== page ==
Note: This post is a shout out to my friend Vandana, in response to one of her tweets. Also, I’d like to tell her that what women-around-the-globe truly desire isn’t just Mr. Darcy, but a man who is a combination of Mr. Darcy, Bingley and Wikham, and looks exactly like Colin Firth!

Tell me I’m wrong. Go on, tell me!

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Weekly Writing Challenge: EReader Vs. Paperback


I have to confess, I find ebooks and my Kindle Reader app extremely convenient. All I have to do is keep my phone charged, and I can access tons of books anytime and anywhere. Well, they’d be a ton if I had hardbacks for all of them!

Having said that, I still carry my usual, on average, 2.5 books in my backpack for long trips. I can still spend hours in a bookstore (and do so at least once a month), and my library card is always maxed out. That is why for the WordPress poll, my vote went to ‘paperbacks’. However, I don’t really know why I love paperbacks more than ebooks. Probably I’m just a traditionalist and paperbacks remind me of all the great times I’ve had with books: laughing at Suppandi’s antics, having adventures on the Faraway Tree, solving crimes (actually, if I’m honest, ‘being perplexed by’ would be closer to the truth) with Sherlock Holmes and Hercule Poirot and Dirk Gently, falling in love with Mr. Darcy and Robert Kincaid and all the various heroes  of the gazillion romance novels I’ve read so far, Hitchhiking the Galaxy with Arthur Dent, and basically doing everything inside my imagination that I’ll possibly never do in real life.

Nostalgia. That’s what makes things precious.

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Old Dreams


Of all the terrible things in this world, I’m sure losing a dream is the most painful.

Its nothing tangible; not painful like a physical injury. Not like when you lose something material, e.g. your favorite silver ear rings or your passport or even a loved one. Because all these things are separate from you, outside of you. Your dream on the other hand had started out as an errant thought, maybe one to which you had paid no attention at first. And then you saw it grow and expand and occupy your whole being as though you were the dream and the dream was you.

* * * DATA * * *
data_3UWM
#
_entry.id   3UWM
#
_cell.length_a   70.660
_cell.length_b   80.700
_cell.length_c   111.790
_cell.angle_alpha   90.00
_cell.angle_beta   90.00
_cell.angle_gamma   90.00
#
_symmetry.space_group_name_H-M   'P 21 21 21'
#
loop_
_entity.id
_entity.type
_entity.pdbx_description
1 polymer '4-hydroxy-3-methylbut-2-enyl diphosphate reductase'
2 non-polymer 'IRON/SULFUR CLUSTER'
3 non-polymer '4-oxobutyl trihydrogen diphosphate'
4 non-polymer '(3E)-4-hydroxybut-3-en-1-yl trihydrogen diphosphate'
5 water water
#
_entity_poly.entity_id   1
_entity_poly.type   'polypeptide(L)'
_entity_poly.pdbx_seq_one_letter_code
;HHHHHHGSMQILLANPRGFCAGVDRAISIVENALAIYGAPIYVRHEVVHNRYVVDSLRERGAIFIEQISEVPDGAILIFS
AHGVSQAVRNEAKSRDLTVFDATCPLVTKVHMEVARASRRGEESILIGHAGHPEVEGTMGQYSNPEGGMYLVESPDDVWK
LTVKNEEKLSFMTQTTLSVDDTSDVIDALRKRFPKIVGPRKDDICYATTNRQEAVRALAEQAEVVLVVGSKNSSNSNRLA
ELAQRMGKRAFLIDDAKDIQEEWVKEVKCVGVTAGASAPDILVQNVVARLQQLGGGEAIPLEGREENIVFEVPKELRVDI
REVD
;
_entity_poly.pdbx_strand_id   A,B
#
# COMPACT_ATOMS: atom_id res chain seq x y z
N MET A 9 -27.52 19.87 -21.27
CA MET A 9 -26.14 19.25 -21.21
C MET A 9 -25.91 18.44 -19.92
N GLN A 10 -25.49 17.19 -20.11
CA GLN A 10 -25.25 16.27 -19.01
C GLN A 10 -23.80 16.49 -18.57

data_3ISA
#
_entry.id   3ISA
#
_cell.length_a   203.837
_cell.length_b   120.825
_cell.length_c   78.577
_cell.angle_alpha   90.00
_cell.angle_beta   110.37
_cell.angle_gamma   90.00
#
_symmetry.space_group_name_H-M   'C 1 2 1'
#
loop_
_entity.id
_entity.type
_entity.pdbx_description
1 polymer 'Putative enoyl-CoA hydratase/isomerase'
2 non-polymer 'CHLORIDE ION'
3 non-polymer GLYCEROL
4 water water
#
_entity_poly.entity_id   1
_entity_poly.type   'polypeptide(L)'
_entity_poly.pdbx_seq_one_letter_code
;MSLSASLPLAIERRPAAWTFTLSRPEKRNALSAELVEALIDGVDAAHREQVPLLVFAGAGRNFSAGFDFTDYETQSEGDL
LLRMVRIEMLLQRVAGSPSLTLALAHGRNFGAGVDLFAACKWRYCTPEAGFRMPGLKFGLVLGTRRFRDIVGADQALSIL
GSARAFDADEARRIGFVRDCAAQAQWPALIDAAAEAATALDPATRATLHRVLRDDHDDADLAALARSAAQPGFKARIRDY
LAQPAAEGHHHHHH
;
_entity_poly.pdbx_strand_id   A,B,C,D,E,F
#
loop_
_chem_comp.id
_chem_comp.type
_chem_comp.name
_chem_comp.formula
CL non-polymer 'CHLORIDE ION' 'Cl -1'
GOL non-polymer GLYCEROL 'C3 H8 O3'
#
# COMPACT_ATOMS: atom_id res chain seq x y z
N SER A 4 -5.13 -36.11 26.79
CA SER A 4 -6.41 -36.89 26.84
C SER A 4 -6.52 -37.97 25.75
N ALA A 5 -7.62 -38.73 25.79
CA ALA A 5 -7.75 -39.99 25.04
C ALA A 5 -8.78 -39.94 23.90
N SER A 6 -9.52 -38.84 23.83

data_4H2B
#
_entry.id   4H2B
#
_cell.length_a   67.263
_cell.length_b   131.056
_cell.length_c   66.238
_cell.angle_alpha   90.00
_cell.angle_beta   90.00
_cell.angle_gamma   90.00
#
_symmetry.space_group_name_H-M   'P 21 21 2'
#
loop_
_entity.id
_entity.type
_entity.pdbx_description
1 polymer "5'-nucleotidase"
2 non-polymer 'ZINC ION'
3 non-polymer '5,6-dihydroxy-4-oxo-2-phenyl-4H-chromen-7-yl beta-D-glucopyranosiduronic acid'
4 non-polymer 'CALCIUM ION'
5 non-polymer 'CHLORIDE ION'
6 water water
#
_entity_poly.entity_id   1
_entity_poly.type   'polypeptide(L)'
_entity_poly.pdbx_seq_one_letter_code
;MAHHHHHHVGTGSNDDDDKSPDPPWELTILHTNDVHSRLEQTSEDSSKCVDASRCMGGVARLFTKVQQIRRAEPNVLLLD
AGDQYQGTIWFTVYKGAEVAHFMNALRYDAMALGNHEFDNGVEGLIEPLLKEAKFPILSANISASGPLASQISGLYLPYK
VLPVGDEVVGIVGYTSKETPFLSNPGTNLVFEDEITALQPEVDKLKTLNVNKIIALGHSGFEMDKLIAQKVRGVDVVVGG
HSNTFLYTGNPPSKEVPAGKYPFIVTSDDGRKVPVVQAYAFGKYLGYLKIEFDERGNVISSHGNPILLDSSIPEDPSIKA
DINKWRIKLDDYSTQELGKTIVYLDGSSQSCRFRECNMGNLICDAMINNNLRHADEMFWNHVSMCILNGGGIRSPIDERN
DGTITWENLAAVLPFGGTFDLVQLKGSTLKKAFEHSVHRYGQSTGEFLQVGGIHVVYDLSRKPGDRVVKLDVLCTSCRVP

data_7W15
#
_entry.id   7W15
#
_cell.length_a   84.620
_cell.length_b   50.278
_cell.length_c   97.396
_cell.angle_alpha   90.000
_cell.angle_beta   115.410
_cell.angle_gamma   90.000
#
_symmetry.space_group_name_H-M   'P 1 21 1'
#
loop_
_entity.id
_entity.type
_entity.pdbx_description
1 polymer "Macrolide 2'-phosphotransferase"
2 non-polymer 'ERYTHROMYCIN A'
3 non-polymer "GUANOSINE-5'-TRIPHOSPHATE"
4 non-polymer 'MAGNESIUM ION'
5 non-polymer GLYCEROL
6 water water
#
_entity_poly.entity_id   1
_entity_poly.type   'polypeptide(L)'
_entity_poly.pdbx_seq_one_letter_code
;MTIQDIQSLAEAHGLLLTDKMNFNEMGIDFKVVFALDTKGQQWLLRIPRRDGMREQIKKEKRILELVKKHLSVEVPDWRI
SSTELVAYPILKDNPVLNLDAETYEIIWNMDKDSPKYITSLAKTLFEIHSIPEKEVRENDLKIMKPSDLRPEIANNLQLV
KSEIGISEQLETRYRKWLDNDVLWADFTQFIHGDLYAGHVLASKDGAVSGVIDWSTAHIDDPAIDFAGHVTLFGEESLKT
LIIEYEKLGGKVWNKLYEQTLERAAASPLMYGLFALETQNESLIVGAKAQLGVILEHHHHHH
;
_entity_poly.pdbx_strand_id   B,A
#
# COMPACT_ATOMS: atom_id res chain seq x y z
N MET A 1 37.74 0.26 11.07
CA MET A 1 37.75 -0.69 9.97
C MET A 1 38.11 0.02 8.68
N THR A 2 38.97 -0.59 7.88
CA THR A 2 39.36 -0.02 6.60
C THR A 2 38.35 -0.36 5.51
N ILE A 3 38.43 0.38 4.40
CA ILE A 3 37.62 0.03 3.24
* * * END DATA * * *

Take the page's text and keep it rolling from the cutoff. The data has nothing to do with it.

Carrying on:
It  doesn’t matter if you knew from the start that the chances of this dream coming true are as remote as the chances of the cricket team winning the World Cup three times in a row. It doesn’t matter that you kept telling yourself not to hope, not to nurture it so much. It doesn’t even matter that this was one in a line of many dreams you’ve already seen shattered.

For a few hours or days or weeks or months, it had been your whole world; the reason that you hummed happy songs all the time and stared off into space more than usual, had been the only thing that mattered. When this one dream that had been growing in your subconscious, that kept nudging you at odd times–like a toothache that just wouldn’t go away, only a million times pleasanter–comes crashing down, you feel like the world doesn’t make sense anymore. It is like tearing away a part of your soul.

For a brief period of time in your decades of existence on the Earth, you feel cheated out of something precious. As though the whole Universe is working against you: you wonder why were you even born.

Thankfully however, the soul is more resilient than a torn sheet of paper that can never really be put back together exactly the same way again. The soul has been given the ability to regenerate; to heal all its hurts and pains, given time.

And so you realize you’d been running after a mirage in a desert, chasing your own shadow all this time. Pining after what was just fool’s gold.

But you’re only human, and to hope and to dream is your lot however much you may admonish yourself not to.

And so you dream again.

“The old dreams were good dreams. They didn’t always work out but I’m glad I had them”

-Robert Kincaid in ‘Bridges of Madison County’